Flu outbreaks reported in Wadena County schools
Wadena-Deer Creek and Sebeka schools are reporting a flu outbreak, while Menahga and Park Rapids are reporting expected day-to-day absences.
Wadena-Deer Creek Elementary School had 96 absences Monday with most students experiencing flu-like symptoms.
Last week, principal Louis Rutten and the health office began reporting increased number of absences to the Minnesota Department of Health.
The absentee rate increased over the week, Rutten said, 25 students were gone Monday; about 40 on Tuesday; and 54 Wednesday.
Up to 19 percent - 96 students - of the student body was out sick Monday, Oct. 12.
No confirmed cases of H1N1 flu have been reported at the elementary, Rutten said.
But one has been confirmed at the high school, according to W-DC high school nurse Jill Boline.
Other schools in Wadena County experiencing a flu outbreak include Sebeka School.
"Our absentees have doubled, so that's considered an outbreak," Sebeka School nurse Janet Mattson said.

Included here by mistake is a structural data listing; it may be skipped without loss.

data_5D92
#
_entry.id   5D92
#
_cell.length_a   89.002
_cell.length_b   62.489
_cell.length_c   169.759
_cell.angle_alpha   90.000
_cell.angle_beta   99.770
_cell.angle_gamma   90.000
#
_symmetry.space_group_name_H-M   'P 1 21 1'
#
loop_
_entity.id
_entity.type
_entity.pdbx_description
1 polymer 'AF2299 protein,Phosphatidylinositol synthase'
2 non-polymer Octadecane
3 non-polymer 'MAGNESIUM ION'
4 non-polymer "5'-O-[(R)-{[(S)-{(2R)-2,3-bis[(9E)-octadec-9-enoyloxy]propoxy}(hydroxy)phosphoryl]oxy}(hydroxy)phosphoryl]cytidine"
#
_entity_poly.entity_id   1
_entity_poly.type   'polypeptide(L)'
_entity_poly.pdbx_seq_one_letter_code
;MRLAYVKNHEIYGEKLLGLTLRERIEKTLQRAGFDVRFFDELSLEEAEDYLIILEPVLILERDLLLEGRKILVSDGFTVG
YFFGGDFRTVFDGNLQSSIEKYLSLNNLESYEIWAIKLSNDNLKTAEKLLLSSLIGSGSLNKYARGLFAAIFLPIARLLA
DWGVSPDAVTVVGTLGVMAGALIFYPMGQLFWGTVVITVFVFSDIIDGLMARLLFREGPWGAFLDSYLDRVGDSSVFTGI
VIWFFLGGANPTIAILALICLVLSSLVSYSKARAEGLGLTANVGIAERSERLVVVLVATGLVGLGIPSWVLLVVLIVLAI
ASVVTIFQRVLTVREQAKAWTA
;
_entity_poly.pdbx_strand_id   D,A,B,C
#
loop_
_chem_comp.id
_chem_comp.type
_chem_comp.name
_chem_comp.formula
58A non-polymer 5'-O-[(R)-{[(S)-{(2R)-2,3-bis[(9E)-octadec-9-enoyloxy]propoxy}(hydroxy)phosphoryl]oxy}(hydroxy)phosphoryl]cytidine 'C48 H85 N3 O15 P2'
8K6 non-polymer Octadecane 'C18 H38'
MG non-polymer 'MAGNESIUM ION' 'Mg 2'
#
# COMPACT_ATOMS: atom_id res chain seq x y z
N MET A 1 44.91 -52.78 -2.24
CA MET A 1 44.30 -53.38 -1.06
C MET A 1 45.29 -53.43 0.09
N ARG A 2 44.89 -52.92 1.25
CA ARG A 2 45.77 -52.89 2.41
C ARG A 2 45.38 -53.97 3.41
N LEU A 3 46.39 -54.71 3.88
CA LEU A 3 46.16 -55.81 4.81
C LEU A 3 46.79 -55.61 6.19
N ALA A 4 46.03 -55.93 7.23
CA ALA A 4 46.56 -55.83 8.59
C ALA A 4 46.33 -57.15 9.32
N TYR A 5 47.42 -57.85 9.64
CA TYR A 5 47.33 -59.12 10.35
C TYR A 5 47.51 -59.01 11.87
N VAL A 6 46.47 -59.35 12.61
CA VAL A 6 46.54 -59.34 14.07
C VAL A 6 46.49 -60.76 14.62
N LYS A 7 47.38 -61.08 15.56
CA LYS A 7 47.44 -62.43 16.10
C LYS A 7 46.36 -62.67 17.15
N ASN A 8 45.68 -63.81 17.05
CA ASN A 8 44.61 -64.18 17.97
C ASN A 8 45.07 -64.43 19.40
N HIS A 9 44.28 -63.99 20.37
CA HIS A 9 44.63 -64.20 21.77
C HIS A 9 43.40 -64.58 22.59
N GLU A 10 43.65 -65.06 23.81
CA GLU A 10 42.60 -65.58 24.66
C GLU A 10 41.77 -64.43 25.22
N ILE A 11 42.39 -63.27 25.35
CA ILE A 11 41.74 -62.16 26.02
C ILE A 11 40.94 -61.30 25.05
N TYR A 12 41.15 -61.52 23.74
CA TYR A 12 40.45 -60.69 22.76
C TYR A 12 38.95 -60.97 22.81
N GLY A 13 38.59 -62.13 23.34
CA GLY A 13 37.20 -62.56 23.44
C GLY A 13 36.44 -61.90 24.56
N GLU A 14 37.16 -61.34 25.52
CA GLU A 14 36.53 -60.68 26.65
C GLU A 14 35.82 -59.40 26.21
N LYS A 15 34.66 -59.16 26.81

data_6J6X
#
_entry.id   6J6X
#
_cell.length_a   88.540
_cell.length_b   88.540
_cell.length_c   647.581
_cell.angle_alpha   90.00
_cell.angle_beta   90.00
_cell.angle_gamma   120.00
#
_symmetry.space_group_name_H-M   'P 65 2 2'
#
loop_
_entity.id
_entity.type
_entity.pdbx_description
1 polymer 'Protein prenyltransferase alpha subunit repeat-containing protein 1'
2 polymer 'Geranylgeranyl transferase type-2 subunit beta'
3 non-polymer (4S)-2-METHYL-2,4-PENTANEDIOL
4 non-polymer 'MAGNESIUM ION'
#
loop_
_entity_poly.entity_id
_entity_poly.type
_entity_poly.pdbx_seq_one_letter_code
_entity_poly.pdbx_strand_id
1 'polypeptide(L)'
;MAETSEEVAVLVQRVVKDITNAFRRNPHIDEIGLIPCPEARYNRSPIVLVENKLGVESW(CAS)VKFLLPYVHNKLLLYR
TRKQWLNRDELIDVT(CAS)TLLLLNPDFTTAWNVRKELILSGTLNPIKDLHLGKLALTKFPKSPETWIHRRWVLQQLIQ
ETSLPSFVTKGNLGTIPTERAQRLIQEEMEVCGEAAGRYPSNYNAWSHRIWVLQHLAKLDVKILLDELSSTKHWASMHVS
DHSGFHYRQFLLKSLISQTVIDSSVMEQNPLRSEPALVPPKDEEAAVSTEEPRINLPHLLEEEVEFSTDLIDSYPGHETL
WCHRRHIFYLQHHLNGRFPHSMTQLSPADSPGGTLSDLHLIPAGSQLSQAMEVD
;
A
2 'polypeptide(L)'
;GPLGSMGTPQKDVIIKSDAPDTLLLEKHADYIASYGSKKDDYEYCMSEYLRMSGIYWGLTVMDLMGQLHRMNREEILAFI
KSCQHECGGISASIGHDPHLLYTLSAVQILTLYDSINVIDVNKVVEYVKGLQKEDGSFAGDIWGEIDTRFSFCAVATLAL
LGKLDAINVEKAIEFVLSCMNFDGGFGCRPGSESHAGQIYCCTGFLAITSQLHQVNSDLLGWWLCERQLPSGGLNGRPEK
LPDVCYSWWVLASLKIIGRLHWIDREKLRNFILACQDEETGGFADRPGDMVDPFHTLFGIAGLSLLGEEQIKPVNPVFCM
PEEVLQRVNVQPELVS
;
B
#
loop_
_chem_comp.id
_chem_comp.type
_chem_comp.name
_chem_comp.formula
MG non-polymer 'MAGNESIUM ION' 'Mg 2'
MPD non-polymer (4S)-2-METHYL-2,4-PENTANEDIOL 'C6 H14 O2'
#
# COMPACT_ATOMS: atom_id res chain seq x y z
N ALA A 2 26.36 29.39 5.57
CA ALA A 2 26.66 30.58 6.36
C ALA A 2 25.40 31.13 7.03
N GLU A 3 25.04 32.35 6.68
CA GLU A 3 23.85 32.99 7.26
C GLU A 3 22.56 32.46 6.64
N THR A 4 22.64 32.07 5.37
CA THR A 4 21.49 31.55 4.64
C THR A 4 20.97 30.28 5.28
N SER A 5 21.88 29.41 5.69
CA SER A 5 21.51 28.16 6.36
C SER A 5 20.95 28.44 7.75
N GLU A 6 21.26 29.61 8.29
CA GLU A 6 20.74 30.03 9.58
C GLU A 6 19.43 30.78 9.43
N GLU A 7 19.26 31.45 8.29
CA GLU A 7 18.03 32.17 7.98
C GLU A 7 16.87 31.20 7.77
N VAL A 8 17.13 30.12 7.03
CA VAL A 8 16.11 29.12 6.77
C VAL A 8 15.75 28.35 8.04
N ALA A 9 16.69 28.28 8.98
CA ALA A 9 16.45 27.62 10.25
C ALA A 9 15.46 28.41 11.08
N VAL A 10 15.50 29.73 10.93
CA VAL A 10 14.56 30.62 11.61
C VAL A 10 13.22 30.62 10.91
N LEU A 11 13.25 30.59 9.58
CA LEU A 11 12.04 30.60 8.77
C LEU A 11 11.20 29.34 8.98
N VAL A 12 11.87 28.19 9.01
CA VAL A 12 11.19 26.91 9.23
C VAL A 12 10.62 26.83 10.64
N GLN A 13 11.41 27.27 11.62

No students in Sebeka have been diagnosed with H1N1.
"I have not received any phone calls from doctors about confirmed cases of H1N1," Mattson said.
She added that if students do get tested for the virus, the results don't come back for weeks.
"By the time tests come back, students are well," Mattson said.
As of Monday, Sebeka School's absentee rate did not go up from last week's.
The school reported 23 absences in the elementary and 24 in the secondary.
All students will strongly be encouraged to take advantage of H1N1 clinics that the Wadena County Public Health Department will provide once vaccines arrive in late October or early November.
Every school in Wadena County will have a clinic on site. The clinics will give priority to students then eventually be open to the public.
Until the vaccines are ready, health officials encourage parents to take extra precautions with their children.
Students are encouraged to stay home if they experience fevers of 100 degrees Fahrenheit along with one of the following symptoms: Coughing, sneezing, body aches and chills.
"We are asking parents to be more cautious this year, because H1N1 is a new virus that none of the children have resistance to and we don't have the vaccines yet," said Wadena County Public Health Director Karen Nelson.
Although the majority of students in Wadena County reported flu-like symptoms, included in the absentee rate are students who were out sick for other illnesses, Nelson said.
"We are preparing as well as we can," Nelson said. "We're hoping for the best. We are hoping we can prevent any serious illness."